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Plant roots will increase Arctic CO2 emissions by 40 billion tons

A new study from Umea University highlights the uncertainty involved in projecting CO2 emissions from thawing permafrost in the Arctic. 

The research reveals that CO2 emissions from permafrost have been underestimated by billions of tons due to the role of plant roots in microbial decomposition and carbon release.

As permafrost thaws across the Arctic, carbon in the organic matter is oxidized to CO2 through microbial activity. Some of this carbon has been stored in the frozen soils for thousands of years.

In the current study, the researchers have investigated a process called the priming effect, which occurs when plant roots in the soil accelerate microbial activity and carbon release. The experts discovered that this process alone will cause 40 billion tons of CO2 emissions by the end of this century.

The amount of carbon stored in permafrost is so massive that it is comparable to all of the carbon that is currently stored on Earth and in the atmosphere combined. 

The surface of the permafrost thaws in summer, which boosts productivity in plants and soil. The thawing microorganisms begin to emit greenhouse gases. 

Scientists have previously estimated that global warming will drive the release of 50 to 100 billion tons permafrost carbon by 2100. The priming effect will independently increase these emissions. During priming, plant roots feed sugar to microorganisms in the soil, which the microbes can use to break down more soil organic matter.

Study co-lead author Frida Keuper is a research scientist at Umea University and the French National Research Institute for Agriculture, Food and Environment.

“We have known about the priming effect since the 1950’s, but we did not know whether or not this small-scale ecological interaction had a significant impact on the global carbon cycle,” explained Keuper.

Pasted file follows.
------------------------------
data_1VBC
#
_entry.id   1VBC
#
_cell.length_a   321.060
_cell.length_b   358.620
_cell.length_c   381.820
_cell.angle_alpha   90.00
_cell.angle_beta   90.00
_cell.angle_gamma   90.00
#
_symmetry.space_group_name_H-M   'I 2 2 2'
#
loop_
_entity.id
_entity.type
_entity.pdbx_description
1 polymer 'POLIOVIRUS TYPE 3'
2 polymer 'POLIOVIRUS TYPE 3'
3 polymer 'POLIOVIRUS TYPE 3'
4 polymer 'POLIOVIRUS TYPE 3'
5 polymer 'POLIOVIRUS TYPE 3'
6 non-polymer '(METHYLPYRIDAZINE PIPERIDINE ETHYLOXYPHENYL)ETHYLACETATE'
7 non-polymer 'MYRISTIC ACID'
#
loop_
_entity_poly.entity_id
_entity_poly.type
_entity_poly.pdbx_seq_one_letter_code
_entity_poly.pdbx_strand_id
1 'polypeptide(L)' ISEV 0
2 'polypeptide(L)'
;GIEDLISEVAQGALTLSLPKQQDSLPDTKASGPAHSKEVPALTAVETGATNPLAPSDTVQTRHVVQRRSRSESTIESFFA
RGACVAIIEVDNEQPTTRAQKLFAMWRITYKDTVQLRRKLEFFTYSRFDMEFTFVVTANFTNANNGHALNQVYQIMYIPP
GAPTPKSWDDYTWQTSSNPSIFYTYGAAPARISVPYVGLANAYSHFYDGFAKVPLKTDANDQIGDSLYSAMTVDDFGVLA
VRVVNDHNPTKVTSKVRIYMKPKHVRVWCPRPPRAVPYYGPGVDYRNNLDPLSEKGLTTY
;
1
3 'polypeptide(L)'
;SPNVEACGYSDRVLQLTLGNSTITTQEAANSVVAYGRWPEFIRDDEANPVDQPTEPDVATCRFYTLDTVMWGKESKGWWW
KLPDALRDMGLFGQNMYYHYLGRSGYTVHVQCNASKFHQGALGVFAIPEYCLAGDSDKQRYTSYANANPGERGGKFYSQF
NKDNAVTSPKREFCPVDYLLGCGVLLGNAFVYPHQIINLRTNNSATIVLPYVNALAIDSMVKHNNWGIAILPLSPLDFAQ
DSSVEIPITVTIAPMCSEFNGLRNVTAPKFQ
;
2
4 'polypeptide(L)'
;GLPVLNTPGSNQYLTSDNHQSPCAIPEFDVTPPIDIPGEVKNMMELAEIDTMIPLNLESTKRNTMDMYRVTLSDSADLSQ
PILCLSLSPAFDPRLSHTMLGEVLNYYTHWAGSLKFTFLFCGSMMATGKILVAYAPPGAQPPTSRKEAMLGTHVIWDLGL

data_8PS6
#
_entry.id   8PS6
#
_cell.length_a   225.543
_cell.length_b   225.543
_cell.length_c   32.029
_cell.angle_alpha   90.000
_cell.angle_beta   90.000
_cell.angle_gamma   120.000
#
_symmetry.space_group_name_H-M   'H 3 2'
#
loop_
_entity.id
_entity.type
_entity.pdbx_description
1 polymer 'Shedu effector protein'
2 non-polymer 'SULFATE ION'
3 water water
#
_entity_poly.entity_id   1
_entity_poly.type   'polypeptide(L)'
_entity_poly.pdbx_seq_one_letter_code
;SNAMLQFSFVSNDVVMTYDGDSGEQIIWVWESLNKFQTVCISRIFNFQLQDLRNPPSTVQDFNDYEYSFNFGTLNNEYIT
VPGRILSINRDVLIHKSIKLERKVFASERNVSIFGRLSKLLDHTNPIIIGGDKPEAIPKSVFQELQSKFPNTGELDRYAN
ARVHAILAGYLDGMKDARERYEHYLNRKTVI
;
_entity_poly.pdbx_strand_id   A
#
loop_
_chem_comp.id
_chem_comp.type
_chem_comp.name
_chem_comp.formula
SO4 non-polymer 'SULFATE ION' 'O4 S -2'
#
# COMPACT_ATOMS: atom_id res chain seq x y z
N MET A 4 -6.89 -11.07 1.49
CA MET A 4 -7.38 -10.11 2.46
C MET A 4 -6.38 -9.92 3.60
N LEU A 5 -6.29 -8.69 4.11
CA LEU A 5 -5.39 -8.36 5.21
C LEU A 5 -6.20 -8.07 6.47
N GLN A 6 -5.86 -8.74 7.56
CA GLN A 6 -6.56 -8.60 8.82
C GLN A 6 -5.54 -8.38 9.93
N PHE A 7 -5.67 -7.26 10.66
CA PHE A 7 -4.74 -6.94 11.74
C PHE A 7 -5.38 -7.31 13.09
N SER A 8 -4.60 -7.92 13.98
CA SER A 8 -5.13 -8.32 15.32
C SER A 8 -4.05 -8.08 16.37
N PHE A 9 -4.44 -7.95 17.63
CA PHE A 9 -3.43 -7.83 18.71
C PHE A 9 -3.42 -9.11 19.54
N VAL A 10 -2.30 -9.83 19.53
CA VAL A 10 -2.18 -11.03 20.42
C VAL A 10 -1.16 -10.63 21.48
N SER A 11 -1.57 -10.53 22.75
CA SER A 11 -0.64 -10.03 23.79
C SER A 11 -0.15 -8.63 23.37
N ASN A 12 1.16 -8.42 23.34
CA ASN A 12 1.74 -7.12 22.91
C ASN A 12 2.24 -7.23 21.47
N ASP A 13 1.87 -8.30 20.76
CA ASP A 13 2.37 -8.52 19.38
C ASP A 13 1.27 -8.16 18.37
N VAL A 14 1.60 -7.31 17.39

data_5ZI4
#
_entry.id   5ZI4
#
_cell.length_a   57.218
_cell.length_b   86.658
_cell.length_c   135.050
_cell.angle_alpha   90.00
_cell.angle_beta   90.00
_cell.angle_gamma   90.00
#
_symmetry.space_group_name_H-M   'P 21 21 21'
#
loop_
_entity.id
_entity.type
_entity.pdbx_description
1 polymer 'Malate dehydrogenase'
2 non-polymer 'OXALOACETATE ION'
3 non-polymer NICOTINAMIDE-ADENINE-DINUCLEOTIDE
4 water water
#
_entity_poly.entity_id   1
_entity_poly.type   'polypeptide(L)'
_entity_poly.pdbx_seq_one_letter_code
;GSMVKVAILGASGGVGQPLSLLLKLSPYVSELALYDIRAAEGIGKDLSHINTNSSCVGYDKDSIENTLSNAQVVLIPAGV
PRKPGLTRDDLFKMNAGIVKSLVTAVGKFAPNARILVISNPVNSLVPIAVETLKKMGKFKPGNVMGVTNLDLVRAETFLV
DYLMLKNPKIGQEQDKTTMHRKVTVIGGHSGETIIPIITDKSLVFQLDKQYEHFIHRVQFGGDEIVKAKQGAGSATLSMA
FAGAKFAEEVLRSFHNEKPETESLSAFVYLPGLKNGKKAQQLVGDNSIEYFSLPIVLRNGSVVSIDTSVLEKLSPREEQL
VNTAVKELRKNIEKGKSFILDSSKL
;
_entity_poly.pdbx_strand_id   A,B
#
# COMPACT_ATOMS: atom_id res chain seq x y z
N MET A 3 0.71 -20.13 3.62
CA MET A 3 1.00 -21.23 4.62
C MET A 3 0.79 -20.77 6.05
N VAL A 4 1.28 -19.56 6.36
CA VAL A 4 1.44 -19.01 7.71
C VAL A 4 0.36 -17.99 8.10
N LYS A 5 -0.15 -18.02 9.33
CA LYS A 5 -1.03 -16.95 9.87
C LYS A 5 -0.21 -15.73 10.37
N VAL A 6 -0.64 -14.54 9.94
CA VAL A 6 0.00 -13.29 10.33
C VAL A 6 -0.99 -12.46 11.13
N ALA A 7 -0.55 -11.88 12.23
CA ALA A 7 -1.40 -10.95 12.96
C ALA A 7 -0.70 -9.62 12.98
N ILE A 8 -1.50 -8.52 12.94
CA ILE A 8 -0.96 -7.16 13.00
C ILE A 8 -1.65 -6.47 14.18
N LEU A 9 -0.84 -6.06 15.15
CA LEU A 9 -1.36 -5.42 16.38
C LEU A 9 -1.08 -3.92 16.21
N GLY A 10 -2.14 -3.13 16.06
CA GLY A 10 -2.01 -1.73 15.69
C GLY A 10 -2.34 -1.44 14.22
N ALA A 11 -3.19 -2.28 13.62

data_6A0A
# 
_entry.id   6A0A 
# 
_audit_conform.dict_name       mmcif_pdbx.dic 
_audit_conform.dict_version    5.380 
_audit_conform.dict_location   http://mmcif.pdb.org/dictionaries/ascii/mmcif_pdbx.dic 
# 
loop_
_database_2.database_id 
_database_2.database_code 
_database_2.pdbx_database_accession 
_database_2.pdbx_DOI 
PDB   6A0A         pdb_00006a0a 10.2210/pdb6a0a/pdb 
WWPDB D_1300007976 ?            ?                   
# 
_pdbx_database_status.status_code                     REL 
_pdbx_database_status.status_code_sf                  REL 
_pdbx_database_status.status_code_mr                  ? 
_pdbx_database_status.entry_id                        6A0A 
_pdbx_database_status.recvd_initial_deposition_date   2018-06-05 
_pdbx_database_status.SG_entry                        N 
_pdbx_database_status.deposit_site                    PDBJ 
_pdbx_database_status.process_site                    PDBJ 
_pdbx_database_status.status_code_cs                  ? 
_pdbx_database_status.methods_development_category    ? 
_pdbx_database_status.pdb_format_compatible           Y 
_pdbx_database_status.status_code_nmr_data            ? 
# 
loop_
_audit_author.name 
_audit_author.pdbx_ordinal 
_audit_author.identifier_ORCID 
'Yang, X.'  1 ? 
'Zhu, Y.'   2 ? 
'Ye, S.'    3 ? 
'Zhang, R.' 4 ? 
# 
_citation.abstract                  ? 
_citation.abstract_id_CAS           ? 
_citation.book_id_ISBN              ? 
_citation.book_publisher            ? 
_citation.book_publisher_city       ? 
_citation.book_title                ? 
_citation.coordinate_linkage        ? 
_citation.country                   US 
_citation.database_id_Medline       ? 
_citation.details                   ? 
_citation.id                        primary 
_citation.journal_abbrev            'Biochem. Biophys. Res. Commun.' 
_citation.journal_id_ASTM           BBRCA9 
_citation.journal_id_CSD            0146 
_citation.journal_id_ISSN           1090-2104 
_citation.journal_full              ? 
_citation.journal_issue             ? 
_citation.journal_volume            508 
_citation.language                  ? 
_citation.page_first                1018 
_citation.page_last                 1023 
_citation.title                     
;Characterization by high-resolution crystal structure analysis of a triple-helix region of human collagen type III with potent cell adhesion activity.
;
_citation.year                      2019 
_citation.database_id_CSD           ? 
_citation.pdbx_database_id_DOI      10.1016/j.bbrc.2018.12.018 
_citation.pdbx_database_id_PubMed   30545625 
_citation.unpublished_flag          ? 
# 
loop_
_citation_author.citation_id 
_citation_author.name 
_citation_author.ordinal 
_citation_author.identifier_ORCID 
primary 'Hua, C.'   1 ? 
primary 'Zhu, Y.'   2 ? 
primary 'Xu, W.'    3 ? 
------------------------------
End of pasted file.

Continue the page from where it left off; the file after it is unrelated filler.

For the investigation, the researchers analyzed maps of plant activity and data on soil carbon content from the Northern Circumpolar Soil Carbon Database. By combining this data with extensive literature on priming and plant root properties, the team was able to estimate the extent of the priming effect in permafrost ecosystems and its influence on greenhouse gas emissions.

The analysis shows that the priming effect increases soil microbial respiration by 12 percent, which will ultimately result in the release of an additional 40 billion tons of carbon by 2100 compared to the latest predictions.

The amount of CO2 emissions tied to the priming effect is equivalent to almost a quarter of the remaining “carbon budget” for human activities to limit global warming to 1.5 degrees Celsius.

Study co-lead author Birgit Wild is an assistant professor in the Department of Environmental Science and Analytical Chemistry at Stockholm University.

“These new findings demonstrate how important it is to consider small-scale ecological interactions, such as the priming effect, in global greenhouse gas emission modeling,” concluded Professor Wild.

The study is published in the journal Nature Geoscience.

By Chrissy Sexton, Staff Writer


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